Britain’s latest weather could lead to vegetable shortage

Britain’s topsy-turvy weather could led to a broccoli, cabbage and cauliflower shortage, experts have warned.

While it’s great news for greens-hating children, farmers say supermarket shelves could be stripped bare for weeks following a poor harvest.

Home grown courgettes are also affected with planting set back by a month following heavy rain and snow.

Greville Richards boss of Southern England Farms which has 7,500 acres devoted to vegetables in Leedstown, Cornwall said: “We have had months of heavy rain with very few dry days. The ground has not had a chance to recover.

“Cauliflowers went in late and the spring greens were disastrous.”

The business responsible for almost half the country’s supply of green vegetables warned of a three week shortage of broccoli this summer.

Mr Richards said: “Spanish growers can’t fill the gaps because when it gets to June and July it is too hot there.”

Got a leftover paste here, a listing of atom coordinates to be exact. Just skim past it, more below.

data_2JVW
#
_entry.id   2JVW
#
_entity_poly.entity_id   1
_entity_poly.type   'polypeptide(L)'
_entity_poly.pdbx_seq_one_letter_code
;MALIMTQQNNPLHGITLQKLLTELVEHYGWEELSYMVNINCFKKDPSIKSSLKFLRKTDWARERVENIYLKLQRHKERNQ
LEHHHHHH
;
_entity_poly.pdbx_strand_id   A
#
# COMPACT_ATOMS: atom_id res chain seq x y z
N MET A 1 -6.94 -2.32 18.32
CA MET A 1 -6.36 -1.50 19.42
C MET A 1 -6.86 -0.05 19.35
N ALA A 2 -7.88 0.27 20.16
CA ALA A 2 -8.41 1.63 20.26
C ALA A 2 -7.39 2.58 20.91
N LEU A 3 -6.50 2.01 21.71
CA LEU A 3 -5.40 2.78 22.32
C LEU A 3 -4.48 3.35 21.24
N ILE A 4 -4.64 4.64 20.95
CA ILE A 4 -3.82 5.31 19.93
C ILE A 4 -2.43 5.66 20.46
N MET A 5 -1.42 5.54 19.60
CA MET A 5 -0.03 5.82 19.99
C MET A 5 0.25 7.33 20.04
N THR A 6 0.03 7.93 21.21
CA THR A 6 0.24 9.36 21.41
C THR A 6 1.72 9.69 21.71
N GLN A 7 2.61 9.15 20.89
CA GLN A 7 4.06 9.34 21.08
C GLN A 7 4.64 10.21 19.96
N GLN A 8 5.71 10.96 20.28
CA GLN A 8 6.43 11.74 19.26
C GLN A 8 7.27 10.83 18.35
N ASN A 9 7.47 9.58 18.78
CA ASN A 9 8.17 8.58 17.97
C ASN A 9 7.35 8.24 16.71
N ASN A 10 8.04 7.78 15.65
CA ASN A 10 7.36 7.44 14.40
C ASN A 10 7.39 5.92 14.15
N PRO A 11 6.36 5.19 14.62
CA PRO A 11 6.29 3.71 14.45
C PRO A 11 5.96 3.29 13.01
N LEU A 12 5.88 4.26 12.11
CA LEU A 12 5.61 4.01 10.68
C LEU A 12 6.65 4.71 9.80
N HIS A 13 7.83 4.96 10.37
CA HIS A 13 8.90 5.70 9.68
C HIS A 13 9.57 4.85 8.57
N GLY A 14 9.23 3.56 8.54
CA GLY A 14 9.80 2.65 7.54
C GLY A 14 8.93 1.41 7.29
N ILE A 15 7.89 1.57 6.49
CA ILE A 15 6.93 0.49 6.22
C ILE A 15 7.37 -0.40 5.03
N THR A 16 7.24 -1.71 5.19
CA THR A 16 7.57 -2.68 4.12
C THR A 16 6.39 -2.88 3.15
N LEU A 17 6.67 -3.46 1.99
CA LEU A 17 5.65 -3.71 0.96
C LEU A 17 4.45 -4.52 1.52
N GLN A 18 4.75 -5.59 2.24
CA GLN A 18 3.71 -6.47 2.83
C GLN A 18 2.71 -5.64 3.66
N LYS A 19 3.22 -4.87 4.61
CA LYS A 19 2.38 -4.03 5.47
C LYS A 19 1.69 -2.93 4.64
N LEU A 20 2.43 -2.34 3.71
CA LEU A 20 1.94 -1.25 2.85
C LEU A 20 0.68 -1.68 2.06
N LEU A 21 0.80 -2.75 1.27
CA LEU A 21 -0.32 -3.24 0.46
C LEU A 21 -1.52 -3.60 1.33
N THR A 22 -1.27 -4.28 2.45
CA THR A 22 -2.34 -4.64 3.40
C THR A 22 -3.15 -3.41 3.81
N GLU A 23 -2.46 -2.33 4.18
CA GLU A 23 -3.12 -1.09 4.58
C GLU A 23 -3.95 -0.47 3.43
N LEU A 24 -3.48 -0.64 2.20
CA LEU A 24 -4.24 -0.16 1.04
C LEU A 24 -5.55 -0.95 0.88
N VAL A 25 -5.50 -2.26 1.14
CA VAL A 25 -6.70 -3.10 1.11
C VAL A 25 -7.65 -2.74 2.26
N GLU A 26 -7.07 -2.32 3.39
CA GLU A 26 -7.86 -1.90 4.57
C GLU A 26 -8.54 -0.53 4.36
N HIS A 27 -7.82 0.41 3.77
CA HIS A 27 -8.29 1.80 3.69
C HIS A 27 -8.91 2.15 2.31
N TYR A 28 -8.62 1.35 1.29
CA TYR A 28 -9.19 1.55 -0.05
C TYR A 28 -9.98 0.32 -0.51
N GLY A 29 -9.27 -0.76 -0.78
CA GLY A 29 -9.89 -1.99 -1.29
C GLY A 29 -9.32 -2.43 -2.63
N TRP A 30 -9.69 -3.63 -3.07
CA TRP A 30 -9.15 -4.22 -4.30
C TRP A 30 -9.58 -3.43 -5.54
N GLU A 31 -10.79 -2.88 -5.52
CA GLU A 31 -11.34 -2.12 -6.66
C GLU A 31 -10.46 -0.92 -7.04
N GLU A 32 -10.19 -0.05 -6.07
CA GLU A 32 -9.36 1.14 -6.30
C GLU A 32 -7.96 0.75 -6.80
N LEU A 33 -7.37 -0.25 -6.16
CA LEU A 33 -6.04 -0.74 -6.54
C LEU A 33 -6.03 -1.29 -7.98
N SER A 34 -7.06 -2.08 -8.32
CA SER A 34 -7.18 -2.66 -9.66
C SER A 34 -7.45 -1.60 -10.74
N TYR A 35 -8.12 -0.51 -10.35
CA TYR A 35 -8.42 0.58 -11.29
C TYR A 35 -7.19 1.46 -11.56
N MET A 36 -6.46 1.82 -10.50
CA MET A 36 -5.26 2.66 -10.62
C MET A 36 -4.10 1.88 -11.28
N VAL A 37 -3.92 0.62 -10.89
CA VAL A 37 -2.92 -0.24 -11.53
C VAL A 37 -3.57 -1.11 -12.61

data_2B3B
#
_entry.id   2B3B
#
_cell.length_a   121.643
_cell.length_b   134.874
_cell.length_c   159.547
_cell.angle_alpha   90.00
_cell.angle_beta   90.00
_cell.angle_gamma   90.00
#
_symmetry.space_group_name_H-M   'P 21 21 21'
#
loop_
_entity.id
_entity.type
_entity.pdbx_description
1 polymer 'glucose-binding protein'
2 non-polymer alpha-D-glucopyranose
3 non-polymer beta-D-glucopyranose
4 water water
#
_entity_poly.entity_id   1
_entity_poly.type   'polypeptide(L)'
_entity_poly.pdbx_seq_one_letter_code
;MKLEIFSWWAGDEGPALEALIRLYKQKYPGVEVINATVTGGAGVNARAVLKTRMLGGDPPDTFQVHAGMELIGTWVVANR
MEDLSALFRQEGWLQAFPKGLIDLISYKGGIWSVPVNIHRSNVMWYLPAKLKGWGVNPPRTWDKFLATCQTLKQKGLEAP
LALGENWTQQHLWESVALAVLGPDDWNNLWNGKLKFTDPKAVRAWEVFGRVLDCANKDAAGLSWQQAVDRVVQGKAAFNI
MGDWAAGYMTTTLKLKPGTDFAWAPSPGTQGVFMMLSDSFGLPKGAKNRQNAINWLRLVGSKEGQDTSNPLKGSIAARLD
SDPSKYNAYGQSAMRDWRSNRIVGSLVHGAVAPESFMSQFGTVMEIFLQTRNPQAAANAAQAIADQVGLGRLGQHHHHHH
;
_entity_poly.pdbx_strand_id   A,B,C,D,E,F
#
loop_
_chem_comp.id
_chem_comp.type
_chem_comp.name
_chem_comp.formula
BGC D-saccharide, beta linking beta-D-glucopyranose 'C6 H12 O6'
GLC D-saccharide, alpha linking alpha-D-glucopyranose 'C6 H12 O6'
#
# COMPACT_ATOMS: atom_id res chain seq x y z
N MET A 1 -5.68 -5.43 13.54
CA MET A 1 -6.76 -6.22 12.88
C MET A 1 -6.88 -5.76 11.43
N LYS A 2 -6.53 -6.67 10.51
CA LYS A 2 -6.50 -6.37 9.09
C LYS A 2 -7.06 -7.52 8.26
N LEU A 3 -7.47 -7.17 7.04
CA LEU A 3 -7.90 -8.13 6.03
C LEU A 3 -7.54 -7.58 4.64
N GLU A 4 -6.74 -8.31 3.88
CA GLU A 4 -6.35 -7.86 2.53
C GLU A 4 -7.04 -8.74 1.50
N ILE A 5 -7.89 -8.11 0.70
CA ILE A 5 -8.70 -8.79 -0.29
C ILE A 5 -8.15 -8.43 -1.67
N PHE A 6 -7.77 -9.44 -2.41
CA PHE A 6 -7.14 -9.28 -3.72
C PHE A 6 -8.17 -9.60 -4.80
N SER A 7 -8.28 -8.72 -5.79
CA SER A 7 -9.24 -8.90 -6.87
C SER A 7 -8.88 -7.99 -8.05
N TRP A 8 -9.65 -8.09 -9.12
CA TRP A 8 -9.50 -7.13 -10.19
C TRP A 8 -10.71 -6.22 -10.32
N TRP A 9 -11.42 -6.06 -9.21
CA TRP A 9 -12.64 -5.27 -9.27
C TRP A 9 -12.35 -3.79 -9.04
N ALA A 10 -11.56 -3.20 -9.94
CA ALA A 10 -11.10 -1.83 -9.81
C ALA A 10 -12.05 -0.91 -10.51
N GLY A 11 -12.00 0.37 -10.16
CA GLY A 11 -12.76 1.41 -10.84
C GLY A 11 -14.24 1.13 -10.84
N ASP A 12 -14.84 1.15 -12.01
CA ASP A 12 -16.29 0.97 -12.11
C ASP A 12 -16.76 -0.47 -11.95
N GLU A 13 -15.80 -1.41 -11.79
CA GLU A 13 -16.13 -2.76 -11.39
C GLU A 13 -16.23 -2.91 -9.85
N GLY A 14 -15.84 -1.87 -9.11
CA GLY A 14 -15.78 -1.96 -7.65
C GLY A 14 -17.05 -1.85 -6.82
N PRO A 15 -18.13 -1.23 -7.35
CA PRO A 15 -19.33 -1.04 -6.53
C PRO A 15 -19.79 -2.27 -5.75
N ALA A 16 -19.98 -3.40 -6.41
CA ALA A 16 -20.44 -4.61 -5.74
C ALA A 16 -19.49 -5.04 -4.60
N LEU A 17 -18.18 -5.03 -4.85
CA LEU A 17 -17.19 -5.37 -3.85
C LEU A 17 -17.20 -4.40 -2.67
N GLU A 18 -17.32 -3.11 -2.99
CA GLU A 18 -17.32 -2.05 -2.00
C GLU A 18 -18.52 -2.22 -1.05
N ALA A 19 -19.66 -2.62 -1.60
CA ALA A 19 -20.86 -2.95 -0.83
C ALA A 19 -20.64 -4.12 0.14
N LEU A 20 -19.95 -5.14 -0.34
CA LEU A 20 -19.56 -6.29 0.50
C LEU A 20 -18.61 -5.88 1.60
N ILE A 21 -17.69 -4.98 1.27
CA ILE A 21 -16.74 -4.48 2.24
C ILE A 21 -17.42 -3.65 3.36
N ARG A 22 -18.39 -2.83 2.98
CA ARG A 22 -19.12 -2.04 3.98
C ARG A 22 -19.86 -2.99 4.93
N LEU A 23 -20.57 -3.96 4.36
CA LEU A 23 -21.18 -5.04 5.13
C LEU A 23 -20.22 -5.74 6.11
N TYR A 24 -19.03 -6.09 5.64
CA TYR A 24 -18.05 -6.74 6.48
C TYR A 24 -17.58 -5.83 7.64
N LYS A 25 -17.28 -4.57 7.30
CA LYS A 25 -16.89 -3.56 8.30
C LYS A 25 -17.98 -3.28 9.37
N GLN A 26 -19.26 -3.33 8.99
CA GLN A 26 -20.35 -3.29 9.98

The problems were being felt in the other broccoli, cabbage and cauliflower growing areas with Lincolnshire suffering and Scotland particularly badly hit.

Months of wet and cold weather are also having an impact on the dairy sector with farmers facing extra costs for straw bedding to keep animals inside for longer than usual.

Increased demand and a shortage of straw has led to the price more than doubling from £70 a tonne to £150.

Dairy farmer Richard Pennington of Treore Farm, near Port Isaac, North Cornwall said: “We had to get cattle in earlier than usual and they have stayed in longer.”

He added home produced winter feed had also run out so farmers were having to fork out for expensive imported cereal with costs rising because of a weak pound.

Earlier this month Jersey Royal potato farmers reported being up to a month behind with their planting after the Beast from the East set the harvest back by three weeks.

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